3. Present yourself in a great professional manner
    Kill All Suffer T "o" ReBorn
  • JDMurrayJDMurray Certification Invigilator Surf City, USAPosts: 11,480Admin Admin
    Kasor wrote: »
    Depending on the 1. Luck

    2. Meet all the requirement

    3. Present yourself in a great professional manner
    From my job hunting experiences, I would put "Who you know" as the #1 most important factor in securing a job. However, it's not a factor that most of us get to use as an advantage very often.
  • msteinhilbermsteinhilber Posts: 1,480Member ■■■■■■■■□□
    JDMurray wrote: »
    From my job hunting experiences, I would put "Who you know" as the #1 most important factor in securing a job. However, it's not a factor that most of us get to use as an advantage very often.

    Who you know is a huge factor in securing a job, the two main jobs I've held in my career so far were both obtained largely in part because of who I knew. Who you know is one of those things that is largely intertwined with soft skills such as being a good communicator. It's impossible to meet the right connections in the industry to really help advance your career if you be the stereotypical computer geek and live inside your own shell, perhaps opening up just to those of your kind (i.e. the fellow co-workers at your same level) but there are those decision makers out there that some of us might not feel all that comfortable with openly communicating with and might be a bit introverted around.

    Sometimes it is possible to become noticed and make a connection by an off chance, perhaps you weren't actively seeking out meeting and making a good memorable impression on somebody that might be able to help you out down the road. That happened to me, I did land the two jobs I've had in the industry so far by who I knew, but the first job was one of these connections based on luck. I think that opened up my eyes on just how easy it is to get a job when you have a good inside connection, and since then I worked hard to try to come out of my shell. Thus came my second job where I was hired through a connection that I generated while I was actively trying to plant seeds of opportunity.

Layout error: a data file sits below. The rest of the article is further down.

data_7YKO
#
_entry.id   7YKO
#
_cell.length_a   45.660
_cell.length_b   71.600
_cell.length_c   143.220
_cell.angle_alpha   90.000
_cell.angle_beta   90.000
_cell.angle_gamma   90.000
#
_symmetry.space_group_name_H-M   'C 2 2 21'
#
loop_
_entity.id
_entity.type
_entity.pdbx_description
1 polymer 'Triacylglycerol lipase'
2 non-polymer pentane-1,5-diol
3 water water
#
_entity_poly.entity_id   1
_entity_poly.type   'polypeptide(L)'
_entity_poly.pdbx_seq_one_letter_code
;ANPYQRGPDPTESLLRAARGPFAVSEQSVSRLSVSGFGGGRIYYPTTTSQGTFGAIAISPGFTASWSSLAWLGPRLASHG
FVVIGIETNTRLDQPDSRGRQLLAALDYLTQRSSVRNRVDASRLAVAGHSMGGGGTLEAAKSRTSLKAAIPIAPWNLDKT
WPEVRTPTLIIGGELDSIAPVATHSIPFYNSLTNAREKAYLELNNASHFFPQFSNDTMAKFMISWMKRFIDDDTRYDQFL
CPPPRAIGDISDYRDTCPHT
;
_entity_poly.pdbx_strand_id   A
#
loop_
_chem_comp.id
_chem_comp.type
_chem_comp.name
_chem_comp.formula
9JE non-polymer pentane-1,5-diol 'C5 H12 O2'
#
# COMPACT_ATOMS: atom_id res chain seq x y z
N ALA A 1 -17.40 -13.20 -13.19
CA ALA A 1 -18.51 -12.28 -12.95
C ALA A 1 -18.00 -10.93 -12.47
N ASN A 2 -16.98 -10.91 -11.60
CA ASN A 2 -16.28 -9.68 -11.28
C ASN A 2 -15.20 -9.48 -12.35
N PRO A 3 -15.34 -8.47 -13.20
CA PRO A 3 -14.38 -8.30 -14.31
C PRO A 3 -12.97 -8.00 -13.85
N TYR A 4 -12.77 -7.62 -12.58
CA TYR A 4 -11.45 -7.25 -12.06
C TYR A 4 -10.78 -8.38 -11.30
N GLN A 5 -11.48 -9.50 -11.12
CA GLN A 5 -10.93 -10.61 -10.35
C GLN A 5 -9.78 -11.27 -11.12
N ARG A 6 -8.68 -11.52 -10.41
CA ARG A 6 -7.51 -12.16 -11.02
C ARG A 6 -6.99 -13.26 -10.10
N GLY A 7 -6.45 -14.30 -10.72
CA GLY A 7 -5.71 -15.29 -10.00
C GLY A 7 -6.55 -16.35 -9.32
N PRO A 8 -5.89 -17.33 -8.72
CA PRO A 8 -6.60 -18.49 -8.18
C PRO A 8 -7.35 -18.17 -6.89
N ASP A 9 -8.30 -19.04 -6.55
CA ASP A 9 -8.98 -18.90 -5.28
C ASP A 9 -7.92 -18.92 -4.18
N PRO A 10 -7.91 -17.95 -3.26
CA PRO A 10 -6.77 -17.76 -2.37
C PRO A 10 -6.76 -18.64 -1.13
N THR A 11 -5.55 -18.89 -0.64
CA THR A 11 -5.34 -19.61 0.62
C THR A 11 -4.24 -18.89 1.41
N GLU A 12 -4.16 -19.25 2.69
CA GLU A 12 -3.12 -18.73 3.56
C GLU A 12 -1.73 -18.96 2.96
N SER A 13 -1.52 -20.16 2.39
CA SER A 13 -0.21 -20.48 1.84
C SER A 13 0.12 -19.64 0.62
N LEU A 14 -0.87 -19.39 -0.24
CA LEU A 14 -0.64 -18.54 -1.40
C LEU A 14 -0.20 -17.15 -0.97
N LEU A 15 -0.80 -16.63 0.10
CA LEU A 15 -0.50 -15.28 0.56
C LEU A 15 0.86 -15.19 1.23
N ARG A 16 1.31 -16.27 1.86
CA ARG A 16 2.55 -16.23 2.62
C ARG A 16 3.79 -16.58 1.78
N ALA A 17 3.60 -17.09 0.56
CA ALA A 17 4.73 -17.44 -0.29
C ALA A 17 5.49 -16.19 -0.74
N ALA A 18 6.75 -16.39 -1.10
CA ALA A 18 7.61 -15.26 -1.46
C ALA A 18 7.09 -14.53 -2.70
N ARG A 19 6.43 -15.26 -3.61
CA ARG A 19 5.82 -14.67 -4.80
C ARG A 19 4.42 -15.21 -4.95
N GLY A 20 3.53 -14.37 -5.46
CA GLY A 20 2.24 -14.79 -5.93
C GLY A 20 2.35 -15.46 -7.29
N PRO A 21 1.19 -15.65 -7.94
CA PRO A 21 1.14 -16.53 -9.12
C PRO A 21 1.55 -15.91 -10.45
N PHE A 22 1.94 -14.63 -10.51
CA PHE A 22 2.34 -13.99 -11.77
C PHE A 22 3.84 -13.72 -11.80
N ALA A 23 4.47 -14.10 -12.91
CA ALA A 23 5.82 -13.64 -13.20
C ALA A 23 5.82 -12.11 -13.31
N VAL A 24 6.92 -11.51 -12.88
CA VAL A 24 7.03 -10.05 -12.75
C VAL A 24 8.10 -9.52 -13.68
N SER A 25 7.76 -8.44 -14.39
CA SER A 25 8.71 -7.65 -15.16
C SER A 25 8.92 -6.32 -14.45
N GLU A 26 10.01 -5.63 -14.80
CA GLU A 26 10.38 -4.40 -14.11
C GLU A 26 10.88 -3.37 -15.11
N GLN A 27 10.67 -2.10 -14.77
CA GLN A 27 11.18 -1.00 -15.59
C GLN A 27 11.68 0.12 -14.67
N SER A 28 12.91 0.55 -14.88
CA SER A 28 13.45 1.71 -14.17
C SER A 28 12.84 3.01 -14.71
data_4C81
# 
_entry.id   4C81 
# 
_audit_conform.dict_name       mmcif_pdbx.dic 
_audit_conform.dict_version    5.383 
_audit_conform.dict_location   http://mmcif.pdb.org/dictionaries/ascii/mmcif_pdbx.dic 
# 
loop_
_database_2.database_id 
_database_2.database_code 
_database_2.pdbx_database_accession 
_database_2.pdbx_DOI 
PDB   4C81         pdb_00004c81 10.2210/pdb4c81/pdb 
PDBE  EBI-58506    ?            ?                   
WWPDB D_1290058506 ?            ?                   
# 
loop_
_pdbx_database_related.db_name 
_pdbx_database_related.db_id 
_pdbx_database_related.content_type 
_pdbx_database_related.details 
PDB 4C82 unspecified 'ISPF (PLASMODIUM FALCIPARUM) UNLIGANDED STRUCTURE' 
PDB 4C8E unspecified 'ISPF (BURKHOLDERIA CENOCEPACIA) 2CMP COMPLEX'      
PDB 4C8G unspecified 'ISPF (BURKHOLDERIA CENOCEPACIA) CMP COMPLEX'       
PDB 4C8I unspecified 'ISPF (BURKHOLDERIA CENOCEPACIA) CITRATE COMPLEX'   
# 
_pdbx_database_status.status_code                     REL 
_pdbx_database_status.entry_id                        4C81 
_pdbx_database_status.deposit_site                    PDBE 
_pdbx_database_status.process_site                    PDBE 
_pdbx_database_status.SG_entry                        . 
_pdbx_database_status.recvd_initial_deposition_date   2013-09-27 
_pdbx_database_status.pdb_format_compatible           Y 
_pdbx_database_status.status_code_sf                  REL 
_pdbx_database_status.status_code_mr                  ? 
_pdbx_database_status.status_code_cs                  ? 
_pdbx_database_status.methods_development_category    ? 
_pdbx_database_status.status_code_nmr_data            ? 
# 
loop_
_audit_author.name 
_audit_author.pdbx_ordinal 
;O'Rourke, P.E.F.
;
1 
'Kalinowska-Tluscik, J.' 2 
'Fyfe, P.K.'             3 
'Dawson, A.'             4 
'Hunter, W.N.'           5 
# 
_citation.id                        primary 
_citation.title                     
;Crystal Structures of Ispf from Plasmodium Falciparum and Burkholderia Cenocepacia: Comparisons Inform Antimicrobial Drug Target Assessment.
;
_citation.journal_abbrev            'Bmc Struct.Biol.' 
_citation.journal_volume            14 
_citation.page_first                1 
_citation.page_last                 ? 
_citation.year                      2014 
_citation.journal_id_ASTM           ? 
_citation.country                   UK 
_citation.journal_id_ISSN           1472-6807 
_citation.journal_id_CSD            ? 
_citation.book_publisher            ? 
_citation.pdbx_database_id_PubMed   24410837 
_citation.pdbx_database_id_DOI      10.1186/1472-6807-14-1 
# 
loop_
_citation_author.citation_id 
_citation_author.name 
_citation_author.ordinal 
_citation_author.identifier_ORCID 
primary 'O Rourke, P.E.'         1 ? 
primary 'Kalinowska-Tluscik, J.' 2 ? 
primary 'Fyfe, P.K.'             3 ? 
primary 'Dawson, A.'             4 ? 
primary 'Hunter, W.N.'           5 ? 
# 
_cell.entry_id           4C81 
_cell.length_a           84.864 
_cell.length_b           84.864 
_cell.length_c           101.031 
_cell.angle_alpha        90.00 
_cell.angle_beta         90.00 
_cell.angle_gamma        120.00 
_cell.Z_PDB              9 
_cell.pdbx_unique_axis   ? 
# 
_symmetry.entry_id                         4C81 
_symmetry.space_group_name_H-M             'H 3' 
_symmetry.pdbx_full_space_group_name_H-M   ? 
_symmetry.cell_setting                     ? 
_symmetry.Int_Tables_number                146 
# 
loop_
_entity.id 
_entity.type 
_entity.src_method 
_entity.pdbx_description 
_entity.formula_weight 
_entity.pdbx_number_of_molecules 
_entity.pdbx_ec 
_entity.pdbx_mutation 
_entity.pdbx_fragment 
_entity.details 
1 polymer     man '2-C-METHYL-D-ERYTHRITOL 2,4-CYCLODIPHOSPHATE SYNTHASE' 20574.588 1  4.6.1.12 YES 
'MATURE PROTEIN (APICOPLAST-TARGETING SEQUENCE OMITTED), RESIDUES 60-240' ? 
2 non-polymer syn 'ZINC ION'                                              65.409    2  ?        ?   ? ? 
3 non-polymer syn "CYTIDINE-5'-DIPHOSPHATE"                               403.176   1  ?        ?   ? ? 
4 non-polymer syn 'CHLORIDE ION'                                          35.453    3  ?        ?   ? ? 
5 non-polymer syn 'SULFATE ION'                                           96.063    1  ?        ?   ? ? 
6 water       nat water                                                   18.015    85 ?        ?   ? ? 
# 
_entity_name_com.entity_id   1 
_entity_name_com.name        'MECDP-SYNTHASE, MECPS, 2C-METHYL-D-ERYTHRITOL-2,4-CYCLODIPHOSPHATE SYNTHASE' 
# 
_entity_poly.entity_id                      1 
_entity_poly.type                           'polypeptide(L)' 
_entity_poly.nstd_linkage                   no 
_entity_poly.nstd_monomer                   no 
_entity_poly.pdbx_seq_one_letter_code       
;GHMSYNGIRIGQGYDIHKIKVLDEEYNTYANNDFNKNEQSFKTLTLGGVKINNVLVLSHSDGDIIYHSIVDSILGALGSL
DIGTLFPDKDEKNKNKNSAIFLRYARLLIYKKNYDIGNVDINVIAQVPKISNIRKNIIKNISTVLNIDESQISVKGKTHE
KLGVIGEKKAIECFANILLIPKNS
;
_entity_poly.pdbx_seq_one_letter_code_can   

• ColbyGColbyG Posts: 1,264Member
    IMO, troubleshooting/critical thinking.
  • XcluzivXcluziv Posts: 513Member
    I would say like msteinhilber has been reiterating which are the soft skills. Being able to effectively communicate with individuals on common ground as well as problem solving are essential. Critical thinking is very important also as colby stated above
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  • Icecube0045Icecube0045 Posts: 15Member ■■■□□□□□□□
    Who you know is at the top of the list!
  • kate88kate88 Posts: 9Member ■□□□□□□□□□
    Writing entry level resumes can be a great opportunity to creatively present yourself to the corporate world. Lack of experience is nothing to be ashamed of. Be confident in showcasing your skills and qualities.This is the most important part of an entry-level resume.I am also agree with your skills of entry level.icon_rolleyes.gif
  • brad-brad- Posts: 1,218Member
    ColbyNA wrote: »
    IMO, troubleshooting/critical thinking.
    +1

    ...and the being able to learn/be taught.
  • WilliamK99WilliamK99 Posts: 278Member
    That is why you never want to be a jerk to somebody, you never know when that person will be in a position to help you...